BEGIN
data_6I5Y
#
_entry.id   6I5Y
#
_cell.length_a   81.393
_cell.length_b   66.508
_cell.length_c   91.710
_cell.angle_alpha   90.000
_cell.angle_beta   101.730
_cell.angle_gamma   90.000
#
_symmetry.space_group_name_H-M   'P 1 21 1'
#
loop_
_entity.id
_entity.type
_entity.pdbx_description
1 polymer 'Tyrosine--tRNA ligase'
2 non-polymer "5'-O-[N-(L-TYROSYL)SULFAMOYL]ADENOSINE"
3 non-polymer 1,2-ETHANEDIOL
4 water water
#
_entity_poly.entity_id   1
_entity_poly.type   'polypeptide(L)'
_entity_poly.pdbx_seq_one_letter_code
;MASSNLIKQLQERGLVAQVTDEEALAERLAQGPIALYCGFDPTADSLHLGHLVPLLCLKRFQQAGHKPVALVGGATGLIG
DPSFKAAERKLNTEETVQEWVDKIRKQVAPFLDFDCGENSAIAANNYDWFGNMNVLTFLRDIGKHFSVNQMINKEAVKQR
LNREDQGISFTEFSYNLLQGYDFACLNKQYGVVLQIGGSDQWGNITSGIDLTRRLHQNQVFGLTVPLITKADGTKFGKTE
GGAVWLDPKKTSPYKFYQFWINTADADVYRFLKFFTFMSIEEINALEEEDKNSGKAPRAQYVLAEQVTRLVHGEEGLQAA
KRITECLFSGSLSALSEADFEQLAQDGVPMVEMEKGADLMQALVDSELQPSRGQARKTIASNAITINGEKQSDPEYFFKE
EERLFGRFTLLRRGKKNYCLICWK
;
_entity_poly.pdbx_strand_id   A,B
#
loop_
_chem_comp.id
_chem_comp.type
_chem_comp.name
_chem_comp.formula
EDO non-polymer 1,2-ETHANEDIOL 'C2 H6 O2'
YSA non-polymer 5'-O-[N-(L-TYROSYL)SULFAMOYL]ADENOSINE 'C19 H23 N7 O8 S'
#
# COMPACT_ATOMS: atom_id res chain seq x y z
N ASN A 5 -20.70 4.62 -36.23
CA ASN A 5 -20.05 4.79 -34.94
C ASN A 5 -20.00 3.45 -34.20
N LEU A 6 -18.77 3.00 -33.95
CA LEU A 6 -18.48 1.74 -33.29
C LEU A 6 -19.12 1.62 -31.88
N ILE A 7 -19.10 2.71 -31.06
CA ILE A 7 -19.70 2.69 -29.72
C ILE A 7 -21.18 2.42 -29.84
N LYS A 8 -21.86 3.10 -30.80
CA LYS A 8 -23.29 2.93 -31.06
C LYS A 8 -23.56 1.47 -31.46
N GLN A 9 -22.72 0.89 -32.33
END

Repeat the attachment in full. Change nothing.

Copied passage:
data_6I5Y
#
_entry.id   6I5Y
#
_cell.length_a   81.393
_cell.length_b   66.508
_cell.length_c   91.710
_cell.angle_alpha   90.000
_cell.angle_beta   101.730
_cell.angle_gamma   90.000
#
_symmetry.space_group_name_H-M   'P 1 21 1'
#
loop_
_entity.id
_entity.type
_entity.pdbx_description
1 polymer 'Tyrosine--tRNA ligase'
2 non-polymer "5'-O-[N-(L-TYROSYL)SULFAMOYL]ADENOSINE"
3 non-polymer 1,2-ETHANEDIOL
4 water water
#
_entity_poly.entity_id   1
_entity_poly.type   'polypeptide(L)'
_entity_poly.pdbx_seq_one_letter_code
;MASSNLIKQLQERGLVAQVTDEEALAERLAQGPIALYCGFDPTADSLHLGHLVPLLCLKRFQQAGHKPVALVGGATGLIG
DPSFKAAERKLNTEETVQEWVDKIRKQVAPFLDFDCGENSAIAANNYDWFGNMNVLTFLRDIGKHFSVNQMINKEAVKQR
LNREDQGISFTEFSYNLLQGYDFACLNKQYGVVLQIGGSDQWGNITSGIDLTRRLHQNQVFGLTVPLITKADGTKFGKTE
GGAVWLDPKKTSPYKFYQFWINTADADVYRFLKFFTFMSIEEINALEEEDKNSGKAPRAQYVLAEQVTRLVHGEEGLQAA
KRITECLFSGSLSALSEADFEQLAQDGVPMVEMEKGADLMQALVDSELQPSRGQARKTIASNAITINGEKQSDPEYFFKE
EERLFGRFTLLRRGKKNYCLICWK
;
_entity_poly.pdbx_strand_id   A,B
#
loop_
_chem_comp.id
_chem_comp.type
_chem_comp.name
_chem_comp.formula
EDO non-polymer 1,2-ETHANEDIOL 'C2 H6 O2'
YSA non-polymer 5'-O-[N-(L-TYROSYL)SULFAMOYL]ADENOSINE 'C19 H23 N7 O8 S'
#
# COMPACT_ATOMS: atom_id res chain seq x y z
N ASN A 5 -20.70 4.62 -36.23
CA ASN A 5 -20.05 4.79 -34.94
C ASN A 5 -20.00 3.45 -34.20
N LEU A 6 -18.77 3.00 -33.95
CA LEU A 6 -18.48 1.74 -33.29
C LEU A 6 -19.12 1.62 -31.88
N ILE A 7 -19.10 2.71 -31.06
CA ILE A 7 -19.70 2.69 -29.72
C ILE A 7 -21.18 2.42 -29.84
N LYS A 8 -21.86 3.10 -30.80
CA LYS A 8 -23.29 2.93 -31.06
C LYS A 8 -23.56 1.47 -31.46
N GLN A 9 -22.72 0.89 -32.33